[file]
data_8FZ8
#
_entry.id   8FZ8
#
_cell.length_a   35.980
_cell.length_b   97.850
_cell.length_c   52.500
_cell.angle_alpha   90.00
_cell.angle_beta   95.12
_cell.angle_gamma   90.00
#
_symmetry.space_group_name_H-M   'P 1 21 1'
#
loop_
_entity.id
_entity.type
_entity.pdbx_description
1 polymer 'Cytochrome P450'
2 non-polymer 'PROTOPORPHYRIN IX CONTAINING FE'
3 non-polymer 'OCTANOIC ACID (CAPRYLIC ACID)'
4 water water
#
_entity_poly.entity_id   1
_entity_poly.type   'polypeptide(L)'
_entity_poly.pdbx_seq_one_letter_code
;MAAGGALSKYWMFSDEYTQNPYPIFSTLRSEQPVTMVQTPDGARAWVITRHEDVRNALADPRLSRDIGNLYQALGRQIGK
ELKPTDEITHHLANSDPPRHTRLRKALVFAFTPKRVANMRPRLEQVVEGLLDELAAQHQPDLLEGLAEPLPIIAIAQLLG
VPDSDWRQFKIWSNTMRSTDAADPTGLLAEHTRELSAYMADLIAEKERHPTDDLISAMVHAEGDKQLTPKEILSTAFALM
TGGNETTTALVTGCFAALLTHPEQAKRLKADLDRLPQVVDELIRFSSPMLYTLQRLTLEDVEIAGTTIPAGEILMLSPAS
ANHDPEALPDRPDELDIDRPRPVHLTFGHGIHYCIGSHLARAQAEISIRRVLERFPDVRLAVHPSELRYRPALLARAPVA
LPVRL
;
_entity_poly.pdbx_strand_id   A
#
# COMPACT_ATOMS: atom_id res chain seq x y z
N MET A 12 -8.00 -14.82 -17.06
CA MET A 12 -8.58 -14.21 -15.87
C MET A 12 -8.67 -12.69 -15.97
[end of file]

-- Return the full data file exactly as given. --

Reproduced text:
data_8FZ8
#
_entry.id   8FZ8
#
_cell.length_a   35.980
_cell.length_b   97.850
_cell.length_c   52.500
_cell.angle_alpha   90.00
_cell.angle_beta   95.12
_cell.angle_gamma   90.00
#
_symmetry.space_group_name_H-M   'P 1 21 1'
#
loop_
_entity.id
_entity.type
_entity.pdbx_description
1 polymer 'Cytochrome P450'
2 non-polymer 'PROTOPORPHYRIN IX CONTAINING FE'
3 non-polymer 'OCTANOIC ACID (CAPRYLIC ACID)'
4 water water
#
_entity_poly.entity_id   1
_entity_poly.type   'polypeptide(L)'
_entity_poly.pdbx_seq_one_letter_code
;MAAGGALSKYWMFSDEYTQNPYPIFSTLRSEQPVTMVQTPDGARAWVITRHEDVRNALADPRLSRDIGNLYQALGRQIGK
ELKPTDEITHHLANSDPPRHTRLRKALVFAFTPKRVANMRPRLEQVVEGLLDELAAQHQPDLLEGLAEPLPIIAIAQLLG
VPDSDWRQFKIWSNTMRSTDAADPTGLLAEHTRELSAYMADLIAEKERHPTDDLISAMVHAEGDKQLTPKEILSTAFALM
TGGNETTTALVTGCFAALLTHPEQAKRLKADLDRLPQVVDELIRFSSPMLYTLQRLTLEDVEIAGTTIPAGEILMLSPAS
ANHDPEALPDRPDELDIDRPRPVHLTFGHGIHYCIGSHLARAQAEISIRRVLERFPDVRLAVHPSELRYRPALLARAPVA
LPVRL
;
_entity_poly.pdbx_strand_id   A
#
# COMPACT_ATOMS: atom_id res chain seq x y z
N MET A 12 -8.00 -14.82 -17.06
CA MET A 12 -8.58 -14.21 -15.87
C MET A 12 -8.67 -12.69 -15.97